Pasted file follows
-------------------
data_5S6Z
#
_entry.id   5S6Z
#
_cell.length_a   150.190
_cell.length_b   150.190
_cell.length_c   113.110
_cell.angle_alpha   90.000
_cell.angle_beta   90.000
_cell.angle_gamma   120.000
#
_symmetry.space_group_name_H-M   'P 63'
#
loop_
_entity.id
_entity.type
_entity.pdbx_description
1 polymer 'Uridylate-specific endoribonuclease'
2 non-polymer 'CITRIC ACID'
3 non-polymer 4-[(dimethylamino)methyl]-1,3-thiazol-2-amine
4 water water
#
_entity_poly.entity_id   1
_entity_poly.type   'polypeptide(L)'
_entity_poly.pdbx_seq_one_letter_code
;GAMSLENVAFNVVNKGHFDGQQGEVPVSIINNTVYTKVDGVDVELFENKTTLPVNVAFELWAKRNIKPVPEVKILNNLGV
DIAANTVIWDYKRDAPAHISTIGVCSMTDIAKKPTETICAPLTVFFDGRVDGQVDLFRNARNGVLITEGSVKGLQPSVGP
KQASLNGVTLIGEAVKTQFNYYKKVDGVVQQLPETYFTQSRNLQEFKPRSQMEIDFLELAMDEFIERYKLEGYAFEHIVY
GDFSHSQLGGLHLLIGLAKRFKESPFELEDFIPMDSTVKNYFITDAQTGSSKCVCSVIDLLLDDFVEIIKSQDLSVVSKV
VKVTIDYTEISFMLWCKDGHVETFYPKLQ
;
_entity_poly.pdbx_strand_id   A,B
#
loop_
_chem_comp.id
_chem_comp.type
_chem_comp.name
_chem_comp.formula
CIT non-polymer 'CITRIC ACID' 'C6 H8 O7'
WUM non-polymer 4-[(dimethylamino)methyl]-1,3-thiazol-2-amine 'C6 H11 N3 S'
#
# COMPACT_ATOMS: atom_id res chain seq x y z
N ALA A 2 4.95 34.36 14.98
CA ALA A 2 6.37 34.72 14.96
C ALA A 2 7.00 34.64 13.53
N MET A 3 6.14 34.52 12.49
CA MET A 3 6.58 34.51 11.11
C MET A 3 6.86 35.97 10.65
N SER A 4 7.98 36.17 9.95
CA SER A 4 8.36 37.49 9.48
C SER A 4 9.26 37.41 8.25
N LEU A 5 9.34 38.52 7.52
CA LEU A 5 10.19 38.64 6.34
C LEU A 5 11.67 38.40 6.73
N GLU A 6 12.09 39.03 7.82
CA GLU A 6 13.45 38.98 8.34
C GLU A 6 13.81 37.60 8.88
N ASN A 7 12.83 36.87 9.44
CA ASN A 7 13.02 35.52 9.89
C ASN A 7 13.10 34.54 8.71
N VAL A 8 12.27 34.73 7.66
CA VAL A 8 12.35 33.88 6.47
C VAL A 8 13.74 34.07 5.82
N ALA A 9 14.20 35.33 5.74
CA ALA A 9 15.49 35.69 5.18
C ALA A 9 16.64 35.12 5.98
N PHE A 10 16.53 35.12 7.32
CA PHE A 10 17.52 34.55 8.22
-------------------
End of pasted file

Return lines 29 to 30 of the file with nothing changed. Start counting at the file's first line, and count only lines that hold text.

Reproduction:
GDFSHSQLGGLHLLIGLAKRFKESPFELEDFIPMDSTVKNYFITDAQTGSSKCVCSVIDLLLDDFVEIIKSQDLSVVSKV
VKVTIDYTEISFMLWCKDGHVETFYPKLQ